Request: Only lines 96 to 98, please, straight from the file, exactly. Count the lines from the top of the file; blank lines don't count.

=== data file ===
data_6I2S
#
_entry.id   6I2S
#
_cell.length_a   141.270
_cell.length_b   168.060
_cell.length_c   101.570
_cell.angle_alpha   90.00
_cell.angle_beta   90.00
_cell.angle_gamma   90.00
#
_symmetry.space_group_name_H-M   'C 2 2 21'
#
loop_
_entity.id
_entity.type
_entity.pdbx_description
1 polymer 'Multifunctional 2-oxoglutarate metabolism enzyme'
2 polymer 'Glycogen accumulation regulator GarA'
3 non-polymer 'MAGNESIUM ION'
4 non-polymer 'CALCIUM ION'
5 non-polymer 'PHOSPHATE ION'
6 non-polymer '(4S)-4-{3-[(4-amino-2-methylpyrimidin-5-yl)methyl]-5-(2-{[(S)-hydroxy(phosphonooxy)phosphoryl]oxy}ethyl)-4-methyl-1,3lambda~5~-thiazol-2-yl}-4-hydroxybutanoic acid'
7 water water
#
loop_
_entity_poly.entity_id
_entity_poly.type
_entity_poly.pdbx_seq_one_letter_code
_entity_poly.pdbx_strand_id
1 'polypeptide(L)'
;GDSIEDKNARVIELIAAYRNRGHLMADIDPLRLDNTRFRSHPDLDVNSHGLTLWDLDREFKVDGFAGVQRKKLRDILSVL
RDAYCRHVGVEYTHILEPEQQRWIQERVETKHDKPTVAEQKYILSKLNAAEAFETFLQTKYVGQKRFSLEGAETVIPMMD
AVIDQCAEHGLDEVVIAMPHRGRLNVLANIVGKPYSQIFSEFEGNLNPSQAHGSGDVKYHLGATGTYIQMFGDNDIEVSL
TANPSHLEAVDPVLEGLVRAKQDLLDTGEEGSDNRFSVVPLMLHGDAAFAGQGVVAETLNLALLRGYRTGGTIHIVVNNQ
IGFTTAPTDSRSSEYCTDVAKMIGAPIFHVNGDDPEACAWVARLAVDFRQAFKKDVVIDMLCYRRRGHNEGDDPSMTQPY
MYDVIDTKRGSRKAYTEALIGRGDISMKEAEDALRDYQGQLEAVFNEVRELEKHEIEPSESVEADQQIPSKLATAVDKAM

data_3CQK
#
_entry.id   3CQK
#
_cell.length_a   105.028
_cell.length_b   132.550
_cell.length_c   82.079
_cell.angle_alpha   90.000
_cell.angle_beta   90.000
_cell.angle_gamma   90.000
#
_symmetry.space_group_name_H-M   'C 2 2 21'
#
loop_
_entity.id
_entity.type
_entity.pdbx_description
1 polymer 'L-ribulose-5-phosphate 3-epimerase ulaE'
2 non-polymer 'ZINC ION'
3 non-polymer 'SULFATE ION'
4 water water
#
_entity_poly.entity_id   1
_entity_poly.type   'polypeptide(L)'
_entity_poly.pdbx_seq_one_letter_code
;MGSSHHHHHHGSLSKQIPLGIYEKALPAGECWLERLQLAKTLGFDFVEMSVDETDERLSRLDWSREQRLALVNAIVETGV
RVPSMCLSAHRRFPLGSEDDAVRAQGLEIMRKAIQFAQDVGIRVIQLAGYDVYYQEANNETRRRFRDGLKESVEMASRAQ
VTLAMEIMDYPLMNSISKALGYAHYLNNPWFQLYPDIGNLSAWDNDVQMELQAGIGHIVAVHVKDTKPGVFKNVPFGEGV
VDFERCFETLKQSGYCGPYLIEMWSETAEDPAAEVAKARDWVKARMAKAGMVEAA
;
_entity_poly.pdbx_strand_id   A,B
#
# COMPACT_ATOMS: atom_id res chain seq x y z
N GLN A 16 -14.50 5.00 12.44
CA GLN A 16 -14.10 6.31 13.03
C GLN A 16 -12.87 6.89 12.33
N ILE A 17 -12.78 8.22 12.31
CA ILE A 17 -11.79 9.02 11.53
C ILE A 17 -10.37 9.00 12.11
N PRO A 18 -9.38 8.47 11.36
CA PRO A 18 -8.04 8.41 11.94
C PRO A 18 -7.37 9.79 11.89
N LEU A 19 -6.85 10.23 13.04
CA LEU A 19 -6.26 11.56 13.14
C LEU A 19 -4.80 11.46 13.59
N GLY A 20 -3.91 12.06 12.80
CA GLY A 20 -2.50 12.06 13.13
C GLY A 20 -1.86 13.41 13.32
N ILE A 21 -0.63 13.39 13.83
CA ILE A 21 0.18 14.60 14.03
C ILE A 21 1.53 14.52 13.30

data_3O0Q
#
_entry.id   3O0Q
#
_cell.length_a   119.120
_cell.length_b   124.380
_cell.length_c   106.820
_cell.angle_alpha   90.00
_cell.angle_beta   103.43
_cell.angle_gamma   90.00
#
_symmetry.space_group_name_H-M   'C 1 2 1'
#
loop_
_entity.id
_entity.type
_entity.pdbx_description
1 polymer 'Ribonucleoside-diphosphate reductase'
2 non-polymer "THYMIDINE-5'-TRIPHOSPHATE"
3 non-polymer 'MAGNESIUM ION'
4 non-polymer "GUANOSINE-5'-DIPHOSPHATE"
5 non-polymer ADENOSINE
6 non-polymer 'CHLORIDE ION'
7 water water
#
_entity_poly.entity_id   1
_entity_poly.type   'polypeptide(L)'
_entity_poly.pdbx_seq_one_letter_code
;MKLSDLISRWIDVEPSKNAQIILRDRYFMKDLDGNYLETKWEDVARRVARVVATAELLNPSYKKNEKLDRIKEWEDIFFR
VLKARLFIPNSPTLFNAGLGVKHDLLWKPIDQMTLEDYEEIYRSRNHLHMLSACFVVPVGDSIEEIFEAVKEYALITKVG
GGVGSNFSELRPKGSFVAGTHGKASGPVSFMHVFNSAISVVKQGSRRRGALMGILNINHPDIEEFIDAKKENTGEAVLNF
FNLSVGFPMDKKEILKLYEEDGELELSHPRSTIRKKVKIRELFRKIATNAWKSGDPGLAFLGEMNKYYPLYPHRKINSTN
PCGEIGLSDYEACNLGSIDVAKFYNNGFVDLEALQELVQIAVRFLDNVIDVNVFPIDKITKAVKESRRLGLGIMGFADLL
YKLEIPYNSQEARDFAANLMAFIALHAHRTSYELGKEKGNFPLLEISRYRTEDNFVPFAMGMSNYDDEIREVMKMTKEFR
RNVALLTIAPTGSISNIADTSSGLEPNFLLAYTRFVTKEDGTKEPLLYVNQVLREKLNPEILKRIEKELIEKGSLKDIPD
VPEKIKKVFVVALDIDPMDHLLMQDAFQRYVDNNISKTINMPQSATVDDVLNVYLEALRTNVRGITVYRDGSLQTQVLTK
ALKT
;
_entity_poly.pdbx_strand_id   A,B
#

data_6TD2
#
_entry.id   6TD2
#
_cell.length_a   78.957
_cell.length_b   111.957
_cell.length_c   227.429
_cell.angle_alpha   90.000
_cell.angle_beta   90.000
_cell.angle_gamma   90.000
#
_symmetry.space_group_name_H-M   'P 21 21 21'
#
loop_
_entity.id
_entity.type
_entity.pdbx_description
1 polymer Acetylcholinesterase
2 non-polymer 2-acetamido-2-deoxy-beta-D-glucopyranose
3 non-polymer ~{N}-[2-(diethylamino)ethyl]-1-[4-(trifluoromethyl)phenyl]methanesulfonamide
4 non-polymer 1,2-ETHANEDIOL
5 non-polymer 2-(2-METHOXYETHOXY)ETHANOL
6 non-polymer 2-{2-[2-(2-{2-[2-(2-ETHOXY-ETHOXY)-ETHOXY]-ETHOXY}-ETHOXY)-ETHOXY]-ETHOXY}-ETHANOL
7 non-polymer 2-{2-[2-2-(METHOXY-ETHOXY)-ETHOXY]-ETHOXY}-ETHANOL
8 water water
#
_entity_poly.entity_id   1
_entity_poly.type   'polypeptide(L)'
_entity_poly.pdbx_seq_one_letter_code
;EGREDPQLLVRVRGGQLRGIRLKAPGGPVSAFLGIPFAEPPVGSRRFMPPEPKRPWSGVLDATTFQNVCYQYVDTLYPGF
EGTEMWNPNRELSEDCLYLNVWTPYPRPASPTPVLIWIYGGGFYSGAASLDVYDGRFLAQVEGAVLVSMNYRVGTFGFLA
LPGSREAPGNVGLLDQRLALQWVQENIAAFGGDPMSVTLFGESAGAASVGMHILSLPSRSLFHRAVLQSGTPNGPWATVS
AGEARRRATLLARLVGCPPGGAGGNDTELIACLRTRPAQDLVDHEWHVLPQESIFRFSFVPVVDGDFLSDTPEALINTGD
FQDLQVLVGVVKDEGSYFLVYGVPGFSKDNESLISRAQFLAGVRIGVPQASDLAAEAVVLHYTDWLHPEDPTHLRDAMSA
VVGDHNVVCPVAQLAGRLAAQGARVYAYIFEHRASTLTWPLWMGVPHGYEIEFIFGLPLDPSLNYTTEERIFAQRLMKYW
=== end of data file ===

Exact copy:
_cell.angle_alpha   90.00
_cell.angle_beta   103.43
_cell.angle_gamma   90.00